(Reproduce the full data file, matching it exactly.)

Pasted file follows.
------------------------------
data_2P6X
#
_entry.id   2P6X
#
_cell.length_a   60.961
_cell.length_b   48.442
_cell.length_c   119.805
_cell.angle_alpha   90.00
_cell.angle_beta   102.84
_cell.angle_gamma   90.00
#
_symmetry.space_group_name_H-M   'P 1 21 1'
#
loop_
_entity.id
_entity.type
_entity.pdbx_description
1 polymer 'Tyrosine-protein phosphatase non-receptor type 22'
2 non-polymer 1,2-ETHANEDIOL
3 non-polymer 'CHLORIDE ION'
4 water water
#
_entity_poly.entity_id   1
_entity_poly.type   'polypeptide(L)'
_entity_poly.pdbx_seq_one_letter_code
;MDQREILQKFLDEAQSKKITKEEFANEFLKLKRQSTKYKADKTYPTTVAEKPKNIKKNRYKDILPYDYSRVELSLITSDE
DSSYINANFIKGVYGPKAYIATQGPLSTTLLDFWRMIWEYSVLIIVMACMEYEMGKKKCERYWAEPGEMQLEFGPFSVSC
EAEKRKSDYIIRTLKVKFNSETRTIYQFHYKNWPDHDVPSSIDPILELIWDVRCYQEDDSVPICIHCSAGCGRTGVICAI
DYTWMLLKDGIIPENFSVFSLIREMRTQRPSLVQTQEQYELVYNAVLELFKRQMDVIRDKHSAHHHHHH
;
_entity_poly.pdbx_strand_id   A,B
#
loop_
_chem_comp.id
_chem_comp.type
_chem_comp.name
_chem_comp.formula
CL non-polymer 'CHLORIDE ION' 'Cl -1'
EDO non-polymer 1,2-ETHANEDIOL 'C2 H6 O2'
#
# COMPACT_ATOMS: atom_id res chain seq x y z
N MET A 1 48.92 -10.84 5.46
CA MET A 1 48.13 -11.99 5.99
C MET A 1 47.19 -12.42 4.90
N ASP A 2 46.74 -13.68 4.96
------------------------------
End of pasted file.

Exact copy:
data_2P6X
#
_entry.id   2P6X
#
_cell.length_a   60.961
_cell.length_b   48.442
_cell.length_c   119.805
_cell.angle_alpha   90.00
_cell.angle_beta   102.84
_cell.angle_gamma   90.00
#
_symmetry.space_group_name_H-M   'P 1 21 1'
#
loop_
_entity.id
_entity.type
_entity.pdbx_description
1 polymer 'Tyrosine-protein phosphatase non-receptor type 22'
2 non-polymer 1,2-ETHANEDIOL
3 non-polymer 'CHLORIDE ION'
4 water water
#
_entity_poly.entity_id   1
_entity_poly.type   'polypeptide(L)'
_entity_poly.pdbx_seq_one_letter_code
;MDQREILQKFLDEAQSKKITKEEFANEFLKLKRQSTKYKADKTYPTTVAEKPKNIKKNRYKDILPYDYSRVELSLITSDE
DSSYINANFIKGVYGPKAYIATQGPLSTTLLDFWRMIWEYSVLIIVMACMEYEMGKKKCERYWAEPGEMQLEFGPFSVSC
EAEKRKSDYIIRTLKVKFNSETRTIYQFHYKNWPDHDVPSSIDPILELIWDVRCYQEDDSVPICIHCSAGCGRTGVICAI
DYTWMLLKDGIIPENFSVFSLIREMRTQRPSLVQTQEQYELVYNAVLELFKRQMDVIRDKHSAHHHHHH
;
_entity_poly.pdbx_strand_id   A,B
#
loop_
_chem_comp.id
_chem_comp.type
_chem_comp.name
_chem_comp.formula
CL non-polymer 'CHLORIDE ION' 'Cl -1'
EDO non-polymer 1,2-ETHANEDIOL 'C2 H6 O2'
#
# COMPACT_ATOMS: atom_id res chain seq x y z
N MET A 1 48.92 -10.84 5.46
CA MET A 1 48.13 -11.99 5.99
C MET A 1 47.19 -12.42 4.90
N ASP A 2 46.74 -13.68 4.96